Last month the Pennsylvania Department of Environmental Protection released long-awaited revised versions of two permitting proposals which are designed to help control methane emissions from new unconventional natural gas wells and their accompanying transmission infrastructure. At the moment, the Department is anticipating finalizing the proposals in early-to-mid 2018.
Perhaps the most substantial change to the proposals was to move what are considered “temporary activities” (such as well pad drilling operations) out of the permit itself and into an existing exemption category that still requires operators to meet certain performance standards, but not within the compliance and reporting context of the permit itself. This move was made in response to comments from industry that including these activities in the permit application created significant logistical challenges with respect to equipment identification and compliance.
These permits, once finalized, will address emissions from new operations and facilities.
The Department has also provided a brief concepts overview of pending rulemaking to address emissions from existing well production, as well as processing and transport infrastructure. These concepts are based on federal Control Technique Guidelines (CTGs) for Volatile Organic Compounds (VOCs). This approach is problematic for two reasons.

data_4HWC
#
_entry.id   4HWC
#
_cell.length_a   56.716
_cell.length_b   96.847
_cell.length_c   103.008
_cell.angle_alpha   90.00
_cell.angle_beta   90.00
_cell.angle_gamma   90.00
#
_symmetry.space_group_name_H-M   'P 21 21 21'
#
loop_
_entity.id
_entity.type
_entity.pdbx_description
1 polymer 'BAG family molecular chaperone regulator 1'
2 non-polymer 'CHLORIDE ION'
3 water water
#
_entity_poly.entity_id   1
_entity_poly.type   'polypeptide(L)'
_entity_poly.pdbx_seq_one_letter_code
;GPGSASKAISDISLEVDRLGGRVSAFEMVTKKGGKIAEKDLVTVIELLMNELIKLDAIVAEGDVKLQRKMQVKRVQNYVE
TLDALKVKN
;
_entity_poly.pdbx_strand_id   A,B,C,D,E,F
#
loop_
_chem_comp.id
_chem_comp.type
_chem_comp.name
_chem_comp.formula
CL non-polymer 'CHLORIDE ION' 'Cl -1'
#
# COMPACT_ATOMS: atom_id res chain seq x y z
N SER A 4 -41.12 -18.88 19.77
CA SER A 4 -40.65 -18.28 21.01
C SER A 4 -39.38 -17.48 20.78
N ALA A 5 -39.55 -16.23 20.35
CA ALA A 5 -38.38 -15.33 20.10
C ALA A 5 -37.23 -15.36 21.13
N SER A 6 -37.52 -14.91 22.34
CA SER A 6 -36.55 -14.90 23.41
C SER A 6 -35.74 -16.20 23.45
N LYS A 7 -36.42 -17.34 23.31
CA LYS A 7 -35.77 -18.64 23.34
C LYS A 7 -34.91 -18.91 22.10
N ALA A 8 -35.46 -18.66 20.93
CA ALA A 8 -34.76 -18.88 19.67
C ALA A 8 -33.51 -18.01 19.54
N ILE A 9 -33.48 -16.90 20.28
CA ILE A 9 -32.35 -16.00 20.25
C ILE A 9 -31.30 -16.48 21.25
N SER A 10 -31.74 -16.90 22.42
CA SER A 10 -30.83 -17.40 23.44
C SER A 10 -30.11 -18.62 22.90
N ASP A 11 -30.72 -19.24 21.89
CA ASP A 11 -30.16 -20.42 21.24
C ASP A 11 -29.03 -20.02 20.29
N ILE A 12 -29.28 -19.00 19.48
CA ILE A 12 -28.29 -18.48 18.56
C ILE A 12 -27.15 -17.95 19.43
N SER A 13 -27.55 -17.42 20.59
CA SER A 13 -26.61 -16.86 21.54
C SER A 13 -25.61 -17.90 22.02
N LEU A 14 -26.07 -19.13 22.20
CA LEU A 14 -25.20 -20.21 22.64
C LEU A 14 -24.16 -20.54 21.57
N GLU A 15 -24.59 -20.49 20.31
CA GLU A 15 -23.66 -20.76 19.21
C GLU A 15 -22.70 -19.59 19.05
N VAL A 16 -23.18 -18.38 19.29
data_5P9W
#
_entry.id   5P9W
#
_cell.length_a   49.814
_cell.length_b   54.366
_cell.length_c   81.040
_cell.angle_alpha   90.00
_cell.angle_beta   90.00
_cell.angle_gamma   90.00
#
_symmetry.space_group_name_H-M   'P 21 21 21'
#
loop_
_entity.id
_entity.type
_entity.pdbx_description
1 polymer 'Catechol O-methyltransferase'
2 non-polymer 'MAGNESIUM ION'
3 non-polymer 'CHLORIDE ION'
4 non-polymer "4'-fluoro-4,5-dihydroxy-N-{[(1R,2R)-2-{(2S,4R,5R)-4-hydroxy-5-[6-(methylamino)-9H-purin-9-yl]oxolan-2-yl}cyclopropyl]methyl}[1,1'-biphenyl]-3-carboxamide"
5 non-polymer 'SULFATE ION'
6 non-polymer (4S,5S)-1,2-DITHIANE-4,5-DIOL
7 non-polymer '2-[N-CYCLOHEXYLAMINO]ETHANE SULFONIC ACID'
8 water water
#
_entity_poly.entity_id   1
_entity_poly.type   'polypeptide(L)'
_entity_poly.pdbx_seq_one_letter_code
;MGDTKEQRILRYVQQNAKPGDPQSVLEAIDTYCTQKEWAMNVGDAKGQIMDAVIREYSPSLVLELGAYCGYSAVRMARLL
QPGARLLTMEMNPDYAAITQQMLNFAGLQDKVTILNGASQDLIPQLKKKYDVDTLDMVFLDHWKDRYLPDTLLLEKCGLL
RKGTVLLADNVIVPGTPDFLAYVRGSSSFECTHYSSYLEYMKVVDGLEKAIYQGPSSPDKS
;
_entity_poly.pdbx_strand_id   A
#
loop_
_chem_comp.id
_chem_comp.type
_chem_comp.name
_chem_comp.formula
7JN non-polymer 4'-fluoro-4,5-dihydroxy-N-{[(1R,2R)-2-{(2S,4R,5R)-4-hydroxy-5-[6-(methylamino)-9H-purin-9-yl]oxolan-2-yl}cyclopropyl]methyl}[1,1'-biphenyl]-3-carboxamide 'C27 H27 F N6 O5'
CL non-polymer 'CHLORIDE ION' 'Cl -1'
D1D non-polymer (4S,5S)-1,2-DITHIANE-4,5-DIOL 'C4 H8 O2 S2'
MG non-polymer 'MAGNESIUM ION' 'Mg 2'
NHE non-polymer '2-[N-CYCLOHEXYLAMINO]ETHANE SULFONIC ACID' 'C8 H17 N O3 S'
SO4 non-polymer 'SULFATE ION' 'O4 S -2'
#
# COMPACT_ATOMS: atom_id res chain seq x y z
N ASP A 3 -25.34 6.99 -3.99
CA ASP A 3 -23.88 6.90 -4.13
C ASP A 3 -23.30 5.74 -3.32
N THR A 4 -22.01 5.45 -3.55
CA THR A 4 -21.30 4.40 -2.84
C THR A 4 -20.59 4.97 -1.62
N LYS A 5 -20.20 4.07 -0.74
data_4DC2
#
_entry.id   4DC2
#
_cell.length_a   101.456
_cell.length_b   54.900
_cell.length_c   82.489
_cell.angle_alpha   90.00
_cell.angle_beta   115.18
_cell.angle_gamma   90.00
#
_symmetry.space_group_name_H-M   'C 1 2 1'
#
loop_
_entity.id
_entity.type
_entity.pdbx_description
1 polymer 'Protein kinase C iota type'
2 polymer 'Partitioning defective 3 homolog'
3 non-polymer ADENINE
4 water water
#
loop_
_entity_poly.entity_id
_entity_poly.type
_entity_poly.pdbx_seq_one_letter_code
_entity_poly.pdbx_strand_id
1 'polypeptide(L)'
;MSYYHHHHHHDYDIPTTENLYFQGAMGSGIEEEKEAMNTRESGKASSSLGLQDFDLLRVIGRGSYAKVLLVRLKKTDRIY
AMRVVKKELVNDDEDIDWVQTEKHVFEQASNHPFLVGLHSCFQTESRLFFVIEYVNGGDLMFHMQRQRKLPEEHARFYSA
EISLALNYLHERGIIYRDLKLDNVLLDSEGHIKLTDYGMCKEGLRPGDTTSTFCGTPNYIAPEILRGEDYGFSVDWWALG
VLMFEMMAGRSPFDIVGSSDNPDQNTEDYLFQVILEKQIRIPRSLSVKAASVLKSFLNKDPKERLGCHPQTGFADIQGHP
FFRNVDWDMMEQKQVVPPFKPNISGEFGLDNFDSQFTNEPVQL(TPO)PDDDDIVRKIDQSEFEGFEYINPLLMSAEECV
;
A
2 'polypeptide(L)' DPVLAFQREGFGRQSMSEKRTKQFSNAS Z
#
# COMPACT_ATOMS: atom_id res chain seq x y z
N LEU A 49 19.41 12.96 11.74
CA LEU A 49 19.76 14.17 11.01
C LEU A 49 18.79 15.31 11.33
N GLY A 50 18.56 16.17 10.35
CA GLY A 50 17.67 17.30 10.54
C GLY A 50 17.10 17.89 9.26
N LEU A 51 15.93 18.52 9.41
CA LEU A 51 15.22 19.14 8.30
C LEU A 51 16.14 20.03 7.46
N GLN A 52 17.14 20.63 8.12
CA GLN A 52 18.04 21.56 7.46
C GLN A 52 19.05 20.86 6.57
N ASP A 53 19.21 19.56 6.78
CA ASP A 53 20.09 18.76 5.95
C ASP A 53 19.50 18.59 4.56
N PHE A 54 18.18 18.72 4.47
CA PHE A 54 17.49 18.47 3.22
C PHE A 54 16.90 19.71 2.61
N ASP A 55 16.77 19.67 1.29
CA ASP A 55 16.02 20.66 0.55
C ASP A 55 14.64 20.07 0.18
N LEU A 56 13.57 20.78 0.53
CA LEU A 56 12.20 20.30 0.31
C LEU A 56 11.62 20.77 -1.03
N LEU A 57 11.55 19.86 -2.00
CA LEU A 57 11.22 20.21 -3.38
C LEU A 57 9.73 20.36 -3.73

First, the Environmental Protection Agency has proposed withdrawing the CTGs, so the state would no longer have this basis to work from.
More importantly, the CTGs do not address methane directly and would be ineffective for comprehensively dealing with those emissions. The CTGs would have limited or no application for “dry gas” operations (where there are few VOC emission issues), and further do not cover many of the activities and equipment that have been identified as critical to reducing known and fugitive methane emissions.
DEP will be bringing a more fully-formed rulemaking proposal to the Air Quality Technical Advisory Committee next year, most likely in late Spring or Summer.
PEC will be submitting new comments to the Department, both on how to improve the permitting proposals, and how DEP should develop a more comprehensive hydrocarbon rulemaking to effectively address emissions from existing sources. Those comments will be posted on this site in early January 2018.